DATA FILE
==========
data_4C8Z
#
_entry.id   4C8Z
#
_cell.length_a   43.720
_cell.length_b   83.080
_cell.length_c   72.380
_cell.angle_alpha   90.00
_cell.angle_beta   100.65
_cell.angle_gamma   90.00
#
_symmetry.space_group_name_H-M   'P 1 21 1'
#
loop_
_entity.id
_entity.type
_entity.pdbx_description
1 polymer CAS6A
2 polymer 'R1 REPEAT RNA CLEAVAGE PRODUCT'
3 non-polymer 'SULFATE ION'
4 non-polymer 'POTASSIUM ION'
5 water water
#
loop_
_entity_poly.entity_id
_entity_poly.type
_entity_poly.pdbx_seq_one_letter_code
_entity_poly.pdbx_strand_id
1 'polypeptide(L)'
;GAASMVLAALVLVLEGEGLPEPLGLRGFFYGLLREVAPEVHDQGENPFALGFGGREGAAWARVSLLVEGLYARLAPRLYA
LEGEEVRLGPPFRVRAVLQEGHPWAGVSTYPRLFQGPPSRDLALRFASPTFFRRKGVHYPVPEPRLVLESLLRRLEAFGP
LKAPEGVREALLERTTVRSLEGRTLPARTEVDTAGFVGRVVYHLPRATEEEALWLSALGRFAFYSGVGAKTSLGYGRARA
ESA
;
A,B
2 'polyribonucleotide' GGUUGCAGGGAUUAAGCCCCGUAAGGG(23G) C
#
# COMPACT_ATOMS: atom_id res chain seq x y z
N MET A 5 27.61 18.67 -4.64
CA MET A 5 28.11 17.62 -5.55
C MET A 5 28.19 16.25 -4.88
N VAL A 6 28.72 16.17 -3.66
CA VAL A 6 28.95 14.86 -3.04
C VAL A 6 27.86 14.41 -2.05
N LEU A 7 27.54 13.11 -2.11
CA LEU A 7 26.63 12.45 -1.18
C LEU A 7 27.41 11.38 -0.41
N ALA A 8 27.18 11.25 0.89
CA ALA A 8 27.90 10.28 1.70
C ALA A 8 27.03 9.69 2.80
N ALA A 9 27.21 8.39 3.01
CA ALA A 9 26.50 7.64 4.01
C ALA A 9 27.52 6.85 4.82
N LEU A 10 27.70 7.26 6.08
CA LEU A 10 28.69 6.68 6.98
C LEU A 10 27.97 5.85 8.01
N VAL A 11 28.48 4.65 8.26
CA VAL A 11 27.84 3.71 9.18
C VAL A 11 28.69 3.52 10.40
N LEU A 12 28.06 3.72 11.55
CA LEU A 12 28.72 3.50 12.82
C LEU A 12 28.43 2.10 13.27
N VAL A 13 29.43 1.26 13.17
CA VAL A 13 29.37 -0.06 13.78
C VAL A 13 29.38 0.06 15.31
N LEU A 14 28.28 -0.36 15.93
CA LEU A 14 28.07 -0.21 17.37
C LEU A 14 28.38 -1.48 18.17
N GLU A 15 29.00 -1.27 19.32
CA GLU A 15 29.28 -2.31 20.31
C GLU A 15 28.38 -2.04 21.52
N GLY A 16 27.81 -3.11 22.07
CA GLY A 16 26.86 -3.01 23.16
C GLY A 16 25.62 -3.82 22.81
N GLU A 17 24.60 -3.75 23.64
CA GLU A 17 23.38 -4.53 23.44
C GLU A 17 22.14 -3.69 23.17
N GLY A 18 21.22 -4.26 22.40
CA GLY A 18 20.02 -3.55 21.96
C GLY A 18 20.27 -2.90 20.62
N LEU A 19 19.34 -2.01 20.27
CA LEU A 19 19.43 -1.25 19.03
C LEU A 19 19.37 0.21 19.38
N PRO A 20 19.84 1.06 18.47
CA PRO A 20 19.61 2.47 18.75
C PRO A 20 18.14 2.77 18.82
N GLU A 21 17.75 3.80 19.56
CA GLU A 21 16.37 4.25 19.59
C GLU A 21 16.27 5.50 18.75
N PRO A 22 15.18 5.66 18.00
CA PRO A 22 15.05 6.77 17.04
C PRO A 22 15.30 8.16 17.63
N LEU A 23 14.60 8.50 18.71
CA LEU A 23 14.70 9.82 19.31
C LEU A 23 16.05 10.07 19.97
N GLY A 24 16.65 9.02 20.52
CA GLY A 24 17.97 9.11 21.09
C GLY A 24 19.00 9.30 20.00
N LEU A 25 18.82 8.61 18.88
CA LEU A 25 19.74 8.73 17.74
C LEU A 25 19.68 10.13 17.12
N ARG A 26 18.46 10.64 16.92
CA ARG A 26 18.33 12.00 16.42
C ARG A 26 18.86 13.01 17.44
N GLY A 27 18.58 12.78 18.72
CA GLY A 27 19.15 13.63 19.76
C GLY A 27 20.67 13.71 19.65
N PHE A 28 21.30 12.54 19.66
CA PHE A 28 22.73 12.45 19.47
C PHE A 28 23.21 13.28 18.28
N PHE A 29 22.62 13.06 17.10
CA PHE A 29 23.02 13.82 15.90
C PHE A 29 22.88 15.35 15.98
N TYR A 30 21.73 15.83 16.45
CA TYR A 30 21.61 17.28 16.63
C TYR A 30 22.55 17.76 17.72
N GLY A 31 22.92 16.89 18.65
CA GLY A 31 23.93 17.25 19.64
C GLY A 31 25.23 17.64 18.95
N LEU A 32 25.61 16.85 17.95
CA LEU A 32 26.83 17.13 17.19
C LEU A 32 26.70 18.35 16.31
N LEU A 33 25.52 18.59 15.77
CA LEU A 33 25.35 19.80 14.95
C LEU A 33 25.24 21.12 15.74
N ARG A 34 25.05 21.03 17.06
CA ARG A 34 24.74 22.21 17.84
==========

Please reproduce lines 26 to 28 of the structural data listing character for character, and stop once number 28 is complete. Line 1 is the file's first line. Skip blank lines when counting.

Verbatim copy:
_entity_poly.type
_entity_poly.pdbx_seq_one_letter_code
_entity_poly.pdbx_strand_id